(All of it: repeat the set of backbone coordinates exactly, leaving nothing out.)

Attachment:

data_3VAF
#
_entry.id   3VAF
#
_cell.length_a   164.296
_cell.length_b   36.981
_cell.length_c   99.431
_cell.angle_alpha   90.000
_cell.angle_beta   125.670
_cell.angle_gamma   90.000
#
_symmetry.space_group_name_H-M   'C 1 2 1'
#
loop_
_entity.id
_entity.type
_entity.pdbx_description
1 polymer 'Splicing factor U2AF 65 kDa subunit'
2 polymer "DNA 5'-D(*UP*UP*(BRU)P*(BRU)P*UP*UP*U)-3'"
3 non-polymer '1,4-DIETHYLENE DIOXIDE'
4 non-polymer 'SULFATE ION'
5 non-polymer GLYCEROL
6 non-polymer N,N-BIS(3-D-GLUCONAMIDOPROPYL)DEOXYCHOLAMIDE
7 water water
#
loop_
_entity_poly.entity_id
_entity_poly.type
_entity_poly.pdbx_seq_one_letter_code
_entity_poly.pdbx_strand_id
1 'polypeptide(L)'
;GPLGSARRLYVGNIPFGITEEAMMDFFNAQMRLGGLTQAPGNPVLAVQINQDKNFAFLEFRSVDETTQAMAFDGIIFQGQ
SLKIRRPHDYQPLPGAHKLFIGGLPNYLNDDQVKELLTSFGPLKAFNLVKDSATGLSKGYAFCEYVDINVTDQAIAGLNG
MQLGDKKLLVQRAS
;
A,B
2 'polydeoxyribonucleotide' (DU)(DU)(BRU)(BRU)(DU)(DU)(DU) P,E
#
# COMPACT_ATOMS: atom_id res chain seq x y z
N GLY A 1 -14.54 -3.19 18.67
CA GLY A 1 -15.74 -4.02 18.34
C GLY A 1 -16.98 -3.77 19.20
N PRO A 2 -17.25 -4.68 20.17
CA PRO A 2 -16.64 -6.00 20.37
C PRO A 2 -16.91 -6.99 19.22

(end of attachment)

data_3VAF
#
_entry.id   3VAF
#
_cell.length_a   164.296
_cell.length_b   36.981
_cell.length_c   99.431
_cell.angle_alpha   90.000
_cell.angle_beta   125.670
_cell.angle_gamma   90.000
#
_symmetry.space_group_name_H-M   'C 1 2 1'
#
loop_
_entity.id
_entity.type
_entity.pdbx_description
1 polymer 'Splicing factor U2AF 65 kDa subunit'
2 polymer "DNA 5'-D(*UP*UP*(BRU)P*(BRU)P*UP*UP*U)-3'"
3 non-polymer '1,4-DIETHYLENE DIOXIDE'
4 non-polymer 'SULFATE ION'
5 non-polymer GLYCEROL
6 non-polymer N,N-BIS(3-D-GLUCONAMIDOPROPYL)DEOXYCHOLAMIDE
7 water water
#
loop_
_entity_poly.entity_id
_entity_poly.type
_entity_poly.pdbx_seq_one_letter_code
_entity_poly.pdbx_strand_id
1 'polypeptide(L)'
;GPLGSARRLYVGNIPFGITEEAMMDFFNAQMRLGGLTQAPGNPVLAVQINQDKNFAFLEFRSVDETTQAMAFDGIIFQGQ
SLKIRRPHDYQPLPGAHKLFIGGLPNYLNDDQVKELLTSFGPLKAFNLVKDSATGLSKGYAFCEYVDINVTDQAIAGLNG
MQLGDKKLLVQRAS
;
A,B
2 'polydeoxyribonucleotide' (DU)(DU)(BRU)(BRU)(DU)(DU)(DU) P,E
#
# COMPACT_ATOMS: atom_id res chain seq x y z
N GLY A 1 -14.54 -3.19 18.67
CA GLY A 1 -15.74 -4.02 18.34
C GLY A 1 -16.98 -3.77 19.20
N PRO A 2 -17.25 -4.68 20.17
CA PRO A 2 -16.64 -6.00 20.37
C PRO A 2 -16.91 -6.99 19.22